According to Professor Argandoña, author of one of the chapters dealing with Work, the home is an institution with multiple purposes. The home is reproduction, food, learning, socialization, producer of goods and services, care of children, the sick and the elderly, provider of physical and ontological security. But also home is a hotel, restaurant, school, hospital, a place of entertainment, a school of virtues…

In other words, the home has many functions, although the main one would be “learning to live by assuming different tasks.” Household members, regardless of their age, must be willing to carry out different jobs while living together because the proper functioning of the “institution” will depend on that relationship that is established between them and on that common effort.

To understand work at home, you have to know the 3 types of results that derive from our actions and that are specified as extrinsic, intrinsic and transcendent. That is, what we hope to receive: the food on the plate each day; what we hope to achieve: learning to share, or learning to cook, or the satisfaction of a pleasant home; and what we hope to give: considering, taking into account the needs of others.

But it is important to understand that in the home there is no intention to compare because the home is not a market in which we continuously compare what we give and what we receive. In many cases, there is no direct reciprocity, nor possible forms of compensation. The only possible measure of this distribution is love.

Love is the most intense way to share. Love is, par excellence, the main virtue in the home” says Argandoña. Benevolent love is demonstrated when the person acts with a transcendent motivation, that is, when he only takes into account the needs of the other and seeks his good, not his own benefit. That is why Professor Argandoña says: “the home is a privileged place for the exercise of care. It is the temple of the civilization of care.”

How many times do we act like this in our homes?

People, Care and Work in the Home

We are delighted to announce the worldwide launch of our latest book ‘People, Care and Work in the Home’. This was published in 2020 by Routledge and we have gathered together the editors and some of the authors such as Lord Best and Baroness Hollins to present its launch online. In collaboration with Nottingham Trent University, the launch will be held next Thursday, January 21 at 12.00 pm (Uk).

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Here you have the review that Professor Rosa Lastra wrote about the book.

Covid-19 has brought back the home to the centre of our society. Home has become a place to work, to teach, to study. Home is that safe space at the intersection of our work and family/personal life. The Pandemic forced billions of individuals and families to stay at home for several months in 2020. The neat divide between home and office has been eroded. The time is thus ripe for an in-depth analysis of what the home means for us all, from cradle to grave, and how it permeates every aspect of our lives. It is in this context that a new book  People, Care and Work in the Home, edited by Mohamed Gamal Abdelmonem and Antonio Argandoña is such a welcome and timely addition to the literature on the subject. Though it was written long before the spread of the Coronavirus, its findings are of critical importance. Home now emerges yet again as the safe haven in a fast-changing world.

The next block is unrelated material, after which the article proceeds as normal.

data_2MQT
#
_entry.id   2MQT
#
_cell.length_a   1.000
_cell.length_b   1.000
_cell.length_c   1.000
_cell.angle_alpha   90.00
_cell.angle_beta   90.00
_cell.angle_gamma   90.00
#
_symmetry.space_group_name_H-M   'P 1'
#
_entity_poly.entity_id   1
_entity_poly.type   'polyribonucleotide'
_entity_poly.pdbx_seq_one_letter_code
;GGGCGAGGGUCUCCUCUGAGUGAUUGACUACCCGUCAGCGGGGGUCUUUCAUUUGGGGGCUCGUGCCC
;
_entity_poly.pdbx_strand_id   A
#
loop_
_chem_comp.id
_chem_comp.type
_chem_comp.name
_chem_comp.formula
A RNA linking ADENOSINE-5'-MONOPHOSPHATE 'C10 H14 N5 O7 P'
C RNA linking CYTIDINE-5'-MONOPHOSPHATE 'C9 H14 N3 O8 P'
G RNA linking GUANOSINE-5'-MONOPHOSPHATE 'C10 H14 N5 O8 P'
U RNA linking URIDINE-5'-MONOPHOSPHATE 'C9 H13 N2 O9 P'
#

The collected volume brings together seventeen contributions from outstanding scholars, researchers, and practitioners from different disciplines and professional backgrounds, offering a multi-disciplinary analysis of the challenges contemporary homes face, focusing on the care and wellbeing of people in the domestic sphere. The book, which includes case studies from the UK, Continental Europe, South America, and South East Asia, presents a novel approach to the study of the home, at a time in which homes are becoming the focal locus for care and wellbeing. The chairman of the Home Renaissance Foundation, Bryan K. Sanderson CBE, writes in the foreword to the book that the opportunity to draw attention to the role the home plays in lifelong health and wellbeing is one of great significance to the work of the Home Renaissance Foundation (HRF) since its mission is to renew the culture and to restore the value of the home for everyone.

The editors note in their introductory chapter, while books on home relations and environments are typically defined by specific discipline or research areas, such as psychology, sociology, geography, ethnology, and others, this book engages a multitude of research domains based on shared enquiries on the home as a place of care, of people, and of work. The book adopts a broad conception of the home, including people (the family), place (the housing), environment (neighbourhood, city, town), and society, considering its multifaceted dimensions: anthropological, ethical, economic, political, social, psychological, and spatial. It evaluates and interrogate different impacts on people (knowledge, skills, values, virtues, etc.) and environments (family, business, social entities, public bodies, etc.) looking also at public policy and legislative solutions.

The book is divided into three parts (home and people, home and work, home and care) and addresses the changing demographics and changing needs of our modern society and their impact upon the dynamics and relationships within the home from being personal and private to encompassing domestic work, care for older people, or supporting people with special needs. Whilst the home is a concept universally experienced, permeating every aspect of our lives, it remains an entity whose influence on health and wellbeing is poorly understood.